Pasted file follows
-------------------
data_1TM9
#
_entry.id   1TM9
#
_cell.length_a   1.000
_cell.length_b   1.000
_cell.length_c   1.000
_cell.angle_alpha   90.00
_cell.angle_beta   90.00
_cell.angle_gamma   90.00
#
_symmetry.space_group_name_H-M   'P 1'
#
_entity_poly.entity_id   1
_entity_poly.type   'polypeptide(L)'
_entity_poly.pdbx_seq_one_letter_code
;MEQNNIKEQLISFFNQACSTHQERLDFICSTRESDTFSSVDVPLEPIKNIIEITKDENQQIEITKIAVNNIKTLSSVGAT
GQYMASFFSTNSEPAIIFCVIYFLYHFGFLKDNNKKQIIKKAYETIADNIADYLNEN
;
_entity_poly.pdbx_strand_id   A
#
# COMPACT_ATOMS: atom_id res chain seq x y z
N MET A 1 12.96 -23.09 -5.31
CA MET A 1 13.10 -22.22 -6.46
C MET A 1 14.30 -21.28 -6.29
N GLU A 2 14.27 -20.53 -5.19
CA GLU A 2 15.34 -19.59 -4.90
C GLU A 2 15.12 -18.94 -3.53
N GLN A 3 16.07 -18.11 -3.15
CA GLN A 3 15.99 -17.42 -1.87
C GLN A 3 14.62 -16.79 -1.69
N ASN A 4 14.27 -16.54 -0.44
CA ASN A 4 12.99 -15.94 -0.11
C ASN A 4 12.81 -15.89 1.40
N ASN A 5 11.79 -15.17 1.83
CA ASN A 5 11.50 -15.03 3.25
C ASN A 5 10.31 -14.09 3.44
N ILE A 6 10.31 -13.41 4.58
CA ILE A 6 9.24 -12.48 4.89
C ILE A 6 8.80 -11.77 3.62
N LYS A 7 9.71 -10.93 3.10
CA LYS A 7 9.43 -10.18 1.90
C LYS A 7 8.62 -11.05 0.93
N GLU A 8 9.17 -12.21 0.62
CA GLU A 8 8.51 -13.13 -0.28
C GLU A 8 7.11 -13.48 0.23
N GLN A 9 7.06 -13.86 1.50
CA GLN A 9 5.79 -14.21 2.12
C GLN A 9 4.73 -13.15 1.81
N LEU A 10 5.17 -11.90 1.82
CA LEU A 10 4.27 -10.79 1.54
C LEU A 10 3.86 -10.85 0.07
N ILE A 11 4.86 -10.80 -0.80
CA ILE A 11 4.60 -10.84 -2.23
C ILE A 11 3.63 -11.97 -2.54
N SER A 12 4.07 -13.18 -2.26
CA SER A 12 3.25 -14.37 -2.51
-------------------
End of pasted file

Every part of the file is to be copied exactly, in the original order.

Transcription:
data_1TM9
#
_entry.id   1TM9
#
_cell.length_a   1.000
_cell.length_b   1.000
_cell.length_c   1.000
_cell.angle_alpha   90.00
_cell.angle_beta   90.00
_cell.angle_gamma   90.00
#
_symmetry.space_group_name_H-M   'P 1'
#
_entity_poly.entity_id   1
_entity_poly.type   'polypeptide(L)'
_entity_poly.pdbx_seq_one_letter_code
;MEQNNIKEQLISFFNQACSTHQERLDFICSTRESDTFSSVDVPLEPIKNIIEITKDENQQIEITKIAVNNIKTLSSVGAT
GQYMASFFSTNSEPAIIFCVIYFLYHFGFLKDNNKKQIIKKAYETIADNIADYLNEN
;
_entity_poly.pdbx_strand_id   A
#
# COMPACT_ATOMS: atom_id res chain seq x y z
N MET A 1 12.96 -23.09 -5.31
CA MET A 1 13.10 -22.22 -6.46
C MET A 1 14.30 -21.28 -6.29
N GLU A 2 14.27 -20.53 -5.19
CA GLU A 2 15.34 -19.59 -4.90
C GLU A 2 15.12 -18.94 -3.53
N GLN A 3 16.07 -18.11 -3.15
CA GLN A 3 15.99 -17.42 -1.87
C GLN A 3 14.62 -16.79 -1.69
N ASN A 4 14.27 -16.54 -0.44
CA ASN A 4 12.99 -15.94 -0.11
C ASN A 4 12.81 -15.89 1.40
N ASN A 5 11.79 -15.17 1.83
CA ASN A 5 11.50 -15.03 3.25
C ASN A 5 10.31 -14.09 3.44
N ILE A 6 10.31 -13.41 4.58
CA ILE A 6 9.24 -12.48 4.89
C ILE A 6 8.80 -11.77 3.62
N LYS A 7 9.71 -10.93 3.10
CA LYS A 7 9.43 -10.18 1.90
C LYS A 7 8.62 -11.05 0.93
N GLU A 8 9.17 -12.21 0.62
CA GLU A 8 8.51 -13.13 -0.28
C GLU A 8 7.11 -13.48 0.23
N GLN A 9 7.06 -13.86 1.50
CA GLN A 9 5.79 -14.21 2.12
C GLN A 9 4.73 -13.15 1.81
N LEU A 10 5.17 -11.90 1.82
CA LEU A 10 4.27 -10.79 1.54
C LEU A 10 3.86 -10.85 0.07
N ILE A 11 4.86 -10.80 -0.80
CA ILE A 11 4.60 -10.84 -2.23
C ILE A 11 3.63 -11.97 -2.54
N SER A 12 4.07 -13.18 -2.26
CA SER A 12 3.25 -14.37 -2.51